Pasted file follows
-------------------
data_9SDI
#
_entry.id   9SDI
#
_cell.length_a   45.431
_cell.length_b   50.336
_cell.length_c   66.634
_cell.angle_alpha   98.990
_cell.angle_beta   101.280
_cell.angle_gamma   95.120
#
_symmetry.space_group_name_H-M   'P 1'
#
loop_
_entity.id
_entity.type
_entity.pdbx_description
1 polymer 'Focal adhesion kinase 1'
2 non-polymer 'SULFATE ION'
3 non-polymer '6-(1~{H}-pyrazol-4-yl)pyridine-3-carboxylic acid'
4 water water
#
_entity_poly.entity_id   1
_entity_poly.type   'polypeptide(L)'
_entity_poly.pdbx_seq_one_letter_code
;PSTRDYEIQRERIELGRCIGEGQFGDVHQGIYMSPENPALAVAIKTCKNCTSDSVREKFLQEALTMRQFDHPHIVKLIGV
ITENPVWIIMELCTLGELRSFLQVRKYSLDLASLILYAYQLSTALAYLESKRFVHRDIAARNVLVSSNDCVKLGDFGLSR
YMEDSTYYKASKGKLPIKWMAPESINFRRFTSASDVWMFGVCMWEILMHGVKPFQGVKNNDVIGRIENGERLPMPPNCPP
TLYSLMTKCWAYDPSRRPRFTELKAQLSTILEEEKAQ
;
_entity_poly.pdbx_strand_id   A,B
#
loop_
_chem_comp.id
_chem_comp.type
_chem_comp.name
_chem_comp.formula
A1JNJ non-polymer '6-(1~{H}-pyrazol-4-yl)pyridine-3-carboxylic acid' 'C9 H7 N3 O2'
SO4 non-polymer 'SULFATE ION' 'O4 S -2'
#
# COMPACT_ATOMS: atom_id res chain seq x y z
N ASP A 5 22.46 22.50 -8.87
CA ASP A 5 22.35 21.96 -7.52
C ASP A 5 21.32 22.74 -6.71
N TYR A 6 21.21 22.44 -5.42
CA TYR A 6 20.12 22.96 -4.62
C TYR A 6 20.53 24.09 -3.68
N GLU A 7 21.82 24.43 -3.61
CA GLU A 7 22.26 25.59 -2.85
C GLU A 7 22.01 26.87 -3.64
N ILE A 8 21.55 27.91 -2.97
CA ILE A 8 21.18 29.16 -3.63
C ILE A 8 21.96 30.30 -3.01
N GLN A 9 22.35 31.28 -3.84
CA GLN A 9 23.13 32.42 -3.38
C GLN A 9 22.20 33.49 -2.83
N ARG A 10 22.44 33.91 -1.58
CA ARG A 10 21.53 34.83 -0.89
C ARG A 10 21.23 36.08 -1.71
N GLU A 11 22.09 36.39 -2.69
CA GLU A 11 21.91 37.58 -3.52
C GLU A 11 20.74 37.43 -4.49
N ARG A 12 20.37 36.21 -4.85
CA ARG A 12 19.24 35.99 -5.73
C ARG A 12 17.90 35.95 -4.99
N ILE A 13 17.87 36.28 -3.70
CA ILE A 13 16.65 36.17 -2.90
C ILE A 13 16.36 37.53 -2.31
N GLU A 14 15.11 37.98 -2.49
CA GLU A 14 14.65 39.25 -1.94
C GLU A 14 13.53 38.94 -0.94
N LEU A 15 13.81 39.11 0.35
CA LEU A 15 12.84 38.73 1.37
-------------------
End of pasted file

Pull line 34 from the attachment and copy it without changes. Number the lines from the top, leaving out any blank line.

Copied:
_chem_comp.id